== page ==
I also fell into spending far too much time on social media and it’s only now that I’m successfully regulating that. It’s a useful and necessary tool but remember that people almost exclusively post the good stuff. It can feel like everyone is doing way better than you and easy to forget to rejoice in your own successes. You MUST celebrate every little thing because the industry moves on to the next round of debuts stunningly quickly. I went from more contact and exposure than I ever dreamt of to… well, tumbleweed, and then quickly back into an upswing as new events approached. 

Amongst all of this, you’re hopefully writing your next book. That was my cosy place, a reminder of why I do this, of how much I love writing. I did sometimes find it hard to focus on new words, but it was important to me not to be at a standing start once everything quietened down. You might feel totally different of course, but if not, please know you’re not alone.


Back to the positives. I was surprised by how much I enjoyed events, both online (amazing for a complete technophobe) and in person, especially panels. I even enjoy making videos, though they take me a ridiculous amount of time to do. I get rushes of anxiety after events as I run through what I did and didn’t say, but it’s more than worth it. One of the highlights of my year was a young reader bringing a copy to be signed that had obviously been read multiple times. There is no better review than that, and no better feeling.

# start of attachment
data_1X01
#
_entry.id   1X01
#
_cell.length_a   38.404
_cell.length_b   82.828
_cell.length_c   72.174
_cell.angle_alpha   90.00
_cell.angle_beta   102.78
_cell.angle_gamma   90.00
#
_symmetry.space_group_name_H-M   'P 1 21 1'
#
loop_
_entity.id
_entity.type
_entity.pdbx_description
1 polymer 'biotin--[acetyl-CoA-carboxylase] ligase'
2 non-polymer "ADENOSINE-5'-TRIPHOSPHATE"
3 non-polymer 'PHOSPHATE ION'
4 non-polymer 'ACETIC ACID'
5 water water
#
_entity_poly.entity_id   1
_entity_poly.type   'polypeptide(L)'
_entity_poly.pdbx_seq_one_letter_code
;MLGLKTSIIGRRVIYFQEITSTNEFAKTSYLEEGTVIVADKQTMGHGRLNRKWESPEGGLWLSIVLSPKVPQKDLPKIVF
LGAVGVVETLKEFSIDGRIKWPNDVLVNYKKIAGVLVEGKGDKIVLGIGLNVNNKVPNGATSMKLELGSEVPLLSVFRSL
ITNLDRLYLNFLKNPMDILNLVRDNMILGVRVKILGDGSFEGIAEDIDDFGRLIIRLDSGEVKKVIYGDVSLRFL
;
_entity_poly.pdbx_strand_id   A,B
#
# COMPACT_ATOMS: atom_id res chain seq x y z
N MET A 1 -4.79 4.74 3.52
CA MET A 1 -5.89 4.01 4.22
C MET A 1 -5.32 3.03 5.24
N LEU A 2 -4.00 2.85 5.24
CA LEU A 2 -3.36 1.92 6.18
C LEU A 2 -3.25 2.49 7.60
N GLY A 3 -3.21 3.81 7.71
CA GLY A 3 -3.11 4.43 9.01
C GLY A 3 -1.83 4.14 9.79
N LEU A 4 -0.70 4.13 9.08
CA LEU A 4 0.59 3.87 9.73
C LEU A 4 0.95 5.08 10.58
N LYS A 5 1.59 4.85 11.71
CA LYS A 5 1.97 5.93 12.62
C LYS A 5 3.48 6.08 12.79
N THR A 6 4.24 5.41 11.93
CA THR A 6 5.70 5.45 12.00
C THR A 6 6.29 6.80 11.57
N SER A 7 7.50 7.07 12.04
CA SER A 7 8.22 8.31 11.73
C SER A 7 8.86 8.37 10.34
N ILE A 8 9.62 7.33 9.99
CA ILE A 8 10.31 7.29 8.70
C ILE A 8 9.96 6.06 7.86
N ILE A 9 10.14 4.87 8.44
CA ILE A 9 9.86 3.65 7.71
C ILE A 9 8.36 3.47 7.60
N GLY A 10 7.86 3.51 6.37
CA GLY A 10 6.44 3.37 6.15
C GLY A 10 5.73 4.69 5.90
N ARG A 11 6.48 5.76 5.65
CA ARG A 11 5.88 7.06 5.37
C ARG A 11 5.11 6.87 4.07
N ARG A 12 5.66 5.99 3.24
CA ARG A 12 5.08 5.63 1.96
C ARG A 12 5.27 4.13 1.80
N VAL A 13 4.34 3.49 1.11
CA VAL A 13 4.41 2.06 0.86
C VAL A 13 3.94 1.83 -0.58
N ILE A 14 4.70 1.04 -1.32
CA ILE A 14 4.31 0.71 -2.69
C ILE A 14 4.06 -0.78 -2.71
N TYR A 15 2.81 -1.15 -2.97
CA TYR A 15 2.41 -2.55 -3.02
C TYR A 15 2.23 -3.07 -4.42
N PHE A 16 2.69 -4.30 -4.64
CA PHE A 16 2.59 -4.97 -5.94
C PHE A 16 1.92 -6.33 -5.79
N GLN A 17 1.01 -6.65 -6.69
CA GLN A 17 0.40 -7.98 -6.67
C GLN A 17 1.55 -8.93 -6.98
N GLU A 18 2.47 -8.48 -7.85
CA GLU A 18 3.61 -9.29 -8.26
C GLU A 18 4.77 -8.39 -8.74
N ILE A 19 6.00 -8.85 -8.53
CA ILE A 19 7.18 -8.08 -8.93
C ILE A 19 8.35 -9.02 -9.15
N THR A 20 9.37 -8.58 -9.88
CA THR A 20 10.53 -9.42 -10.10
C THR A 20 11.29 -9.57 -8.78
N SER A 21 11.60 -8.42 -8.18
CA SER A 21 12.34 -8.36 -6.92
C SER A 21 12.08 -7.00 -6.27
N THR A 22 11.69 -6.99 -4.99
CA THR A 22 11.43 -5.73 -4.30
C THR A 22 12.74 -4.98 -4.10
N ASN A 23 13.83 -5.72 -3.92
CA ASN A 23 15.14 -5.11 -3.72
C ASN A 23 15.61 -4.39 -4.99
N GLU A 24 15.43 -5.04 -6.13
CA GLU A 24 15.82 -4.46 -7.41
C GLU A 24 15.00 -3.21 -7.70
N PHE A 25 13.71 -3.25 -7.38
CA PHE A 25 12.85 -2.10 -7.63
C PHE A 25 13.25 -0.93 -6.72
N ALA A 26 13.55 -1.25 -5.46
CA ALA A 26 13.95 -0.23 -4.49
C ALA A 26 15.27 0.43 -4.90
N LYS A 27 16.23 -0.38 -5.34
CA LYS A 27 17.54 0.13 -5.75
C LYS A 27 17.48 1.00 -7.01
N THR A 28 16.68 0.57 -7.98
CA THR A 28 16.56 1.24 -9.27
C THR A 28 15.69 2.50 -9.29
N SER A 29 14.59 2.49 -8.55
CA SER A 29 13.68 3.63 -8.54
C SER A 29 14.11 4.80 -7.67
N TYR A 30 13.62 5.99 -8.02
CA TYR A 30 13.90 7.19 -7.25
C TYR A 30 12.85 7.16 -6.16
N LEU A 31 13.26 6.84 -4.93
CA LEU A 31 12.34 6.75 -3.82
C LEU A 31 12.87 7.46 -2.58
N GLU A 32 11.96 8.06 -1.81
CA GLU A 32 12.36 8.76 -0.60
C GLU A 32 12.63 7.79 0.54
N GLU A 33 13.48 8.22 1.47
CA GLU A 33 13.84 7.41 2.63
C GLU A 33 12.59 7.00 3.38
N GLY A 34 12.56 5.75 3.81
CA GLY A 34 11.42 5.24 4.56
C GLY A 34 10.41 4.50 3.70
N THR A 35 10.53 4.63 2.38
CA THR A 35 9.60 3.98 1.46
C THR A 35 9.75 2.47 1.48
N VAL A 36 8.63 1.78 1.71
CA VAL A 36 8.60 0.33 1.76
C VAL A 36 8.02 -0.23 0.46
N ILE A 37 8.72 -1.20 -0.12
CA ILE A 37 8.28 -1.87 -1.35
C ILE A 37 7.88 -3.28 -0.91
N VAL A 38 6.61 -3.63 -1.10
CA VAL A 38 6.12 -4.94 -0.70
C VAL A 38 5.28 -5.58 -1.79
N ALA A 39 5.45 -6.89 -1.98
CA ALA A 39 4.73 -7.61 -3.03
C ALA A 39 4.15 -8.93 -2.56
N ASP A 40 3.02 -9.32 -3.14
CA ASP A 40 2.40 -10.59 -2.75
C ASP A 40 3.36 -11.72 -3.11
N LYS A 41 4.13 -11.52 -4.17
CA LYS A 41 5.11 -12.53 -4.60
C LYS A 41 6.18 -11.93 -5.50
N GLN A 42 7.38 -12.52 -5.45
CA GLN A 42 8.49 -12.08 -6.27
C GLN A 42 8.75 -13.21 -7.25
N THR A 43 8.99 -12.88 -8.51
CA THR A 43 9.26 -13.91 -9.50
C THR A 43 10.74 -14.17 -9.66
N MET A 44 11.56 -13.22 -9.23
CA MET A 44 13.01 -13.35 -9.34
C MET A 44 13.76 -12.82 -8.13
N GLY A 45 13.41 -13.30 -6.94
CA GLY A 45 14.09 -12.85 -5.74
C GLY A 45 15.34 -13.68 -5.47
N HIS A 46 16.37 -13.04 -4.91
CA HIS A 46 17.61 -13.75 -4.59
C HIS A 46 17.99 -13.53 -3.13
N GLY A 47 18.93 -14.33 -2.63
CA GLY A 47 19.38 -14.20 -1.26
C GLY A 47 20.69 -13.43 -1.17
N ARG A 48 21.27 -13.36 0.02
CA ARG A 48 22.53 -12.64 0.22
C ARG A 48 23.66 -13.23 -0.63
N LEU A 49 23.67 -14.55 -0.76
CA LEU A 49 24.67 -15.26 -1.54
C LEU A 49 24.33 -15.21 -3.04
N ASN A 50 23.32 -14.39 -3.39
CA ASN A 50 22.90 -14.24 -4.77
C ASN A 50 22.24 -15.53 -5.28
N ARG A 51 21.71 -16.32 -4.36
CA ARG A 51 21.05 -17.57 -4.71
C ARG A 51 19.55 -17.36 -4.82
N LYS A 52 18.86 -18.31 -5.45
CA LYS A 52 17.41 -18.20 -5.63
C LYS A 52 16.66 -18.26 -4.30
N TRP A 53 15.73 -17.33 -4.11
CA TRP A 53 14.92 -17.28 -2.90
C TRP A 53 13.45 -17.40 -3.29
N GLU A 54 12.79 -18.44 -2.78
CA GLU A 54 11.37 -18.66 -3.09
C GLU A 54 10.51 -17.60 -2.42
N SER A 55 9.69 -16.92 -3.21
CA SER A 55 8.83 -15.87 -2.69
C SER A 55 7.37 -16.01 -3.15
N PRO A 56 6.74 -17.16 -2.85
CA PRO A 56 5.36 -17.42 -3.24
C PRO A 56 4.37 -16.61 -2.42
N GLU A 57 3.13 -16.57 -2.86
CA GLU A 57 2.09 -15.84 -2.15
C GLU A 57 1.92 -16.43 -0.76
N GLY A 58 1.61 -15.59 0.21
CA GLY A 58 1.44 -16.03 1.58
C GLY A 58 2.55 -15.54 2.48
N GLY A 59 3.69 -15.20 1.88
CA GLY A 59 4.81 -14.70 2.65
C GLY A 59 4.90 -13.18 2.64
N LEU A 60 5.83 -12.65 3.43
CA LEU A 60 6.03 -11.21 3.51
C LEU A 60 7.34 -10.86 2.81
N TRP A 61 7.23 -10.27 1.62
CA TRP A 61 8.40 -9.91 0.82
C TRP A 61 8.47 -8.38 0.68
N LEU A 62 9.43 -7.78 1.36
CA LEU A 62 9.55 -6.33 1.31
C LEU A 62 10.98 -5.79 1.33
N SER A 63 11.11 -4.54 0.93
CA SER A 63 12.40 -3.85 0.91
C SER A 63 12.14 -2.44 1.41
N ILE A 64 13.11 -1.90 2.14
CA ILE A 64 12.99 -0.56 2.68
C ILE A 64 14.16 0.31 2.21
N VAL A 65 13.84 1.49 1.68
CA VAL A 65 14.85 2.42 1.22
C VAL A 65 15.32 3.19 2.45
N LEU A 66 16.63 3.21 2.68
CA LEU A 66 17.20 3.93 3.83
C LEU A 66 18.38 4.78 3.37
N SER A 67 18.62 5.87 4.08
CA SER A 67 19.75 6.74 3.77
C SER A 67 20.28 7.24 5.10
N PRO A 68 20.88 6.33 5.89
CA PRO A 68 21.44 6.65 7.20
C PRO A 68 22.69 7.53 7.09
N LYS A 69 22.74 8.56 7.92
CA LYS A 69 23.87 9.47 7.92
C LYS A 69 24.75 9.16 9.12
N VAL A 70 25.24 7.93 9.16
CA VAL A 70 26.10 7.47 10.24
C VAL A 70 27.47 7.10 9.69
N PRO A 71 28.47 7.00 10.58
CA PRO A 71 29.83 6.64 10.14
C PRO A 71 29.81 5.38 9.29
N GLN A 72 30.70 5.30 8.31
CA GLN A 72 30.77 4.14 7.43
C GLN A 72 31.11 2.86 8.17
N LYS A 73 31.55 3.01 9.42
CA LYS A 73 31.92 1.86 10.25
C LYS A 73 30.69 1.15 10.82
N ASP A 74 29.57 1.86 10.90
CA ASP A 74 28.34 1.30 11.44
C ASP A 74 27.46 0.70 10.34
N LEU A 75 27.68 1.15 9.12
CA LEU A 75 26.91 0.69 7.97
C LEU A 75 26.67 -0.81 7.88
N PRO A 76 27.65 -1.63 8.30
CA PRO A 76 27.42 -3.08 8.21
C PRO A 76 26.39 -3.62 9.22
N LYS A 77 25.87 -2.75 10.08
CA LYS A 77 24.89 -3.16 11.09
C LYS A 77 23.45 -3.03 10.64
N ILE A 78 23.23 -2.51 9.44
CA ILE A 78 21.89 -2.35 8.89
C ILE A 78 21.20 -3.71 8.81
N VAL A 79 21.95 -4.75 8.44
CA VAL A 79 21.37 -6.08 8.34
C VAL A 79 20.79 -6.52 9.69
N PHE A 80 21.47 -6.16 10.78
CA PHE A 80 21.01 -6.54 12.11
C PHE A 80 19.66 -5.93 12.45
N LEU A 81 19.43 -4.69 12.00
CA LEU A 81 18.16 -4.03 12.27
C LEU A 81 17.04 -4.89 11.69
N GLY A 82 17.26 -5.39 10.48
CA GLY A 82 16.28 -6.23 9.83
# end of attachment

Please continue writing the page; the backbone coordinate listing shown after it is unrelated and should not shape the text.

I still can’t believe how challenging I found it to go into book shops and introduce myself, which is ridiculous because every bookseller I’ve spoken to has been so lovely. Some of the best moments have happened while signing copies, but I still find it hard to start the conversation.


So, what would I change? I think it’s normal to look at what you could have done better but I’ll save that for the next book. I’ve learned to ask; I’ve learned to celebrate, and I’m still learning not to be so hard on myself. I’ve also learned what a wonderful thing it is to have your book in the hands of readers. You only get one debut, so lap it up, take lots of photographs and be proud of what you’ve achieved. As for next time? More celebrating, less worrying and most definitely less time down social media rabbit holes.


Yvonne Banham grew up on an island off the coast of Cumbria and spent lots of time huddled on blustery beaches with a book or three. She believes in ghosts though she’s never met one and after five gloriously spooky years in Edinburgh, she now lives in Stirlingshire with her husband and their ancient beagle, Toby. Her debut novel The Dark and Dangerous Gifts of Delores Mackenzie was published by Firefly Press in April 2023. Find Yvonne on X, Instagram or Threads

Header image: Ell Rose and Tita Berredo
Photos courtesy of Yvonne Banham


Lui Sit writes MG, non-fiction, adult short stories, and memoir. She is agented by Becky Bagnell of Lindsay Literary Agency. Find her on X, Instagram and on her website.


Anne Boyere is one of Words & Pictures' Feature Editors and runs the #SCBWIchat X chat about books for all ages @SCBWI_BI. You can find her on X.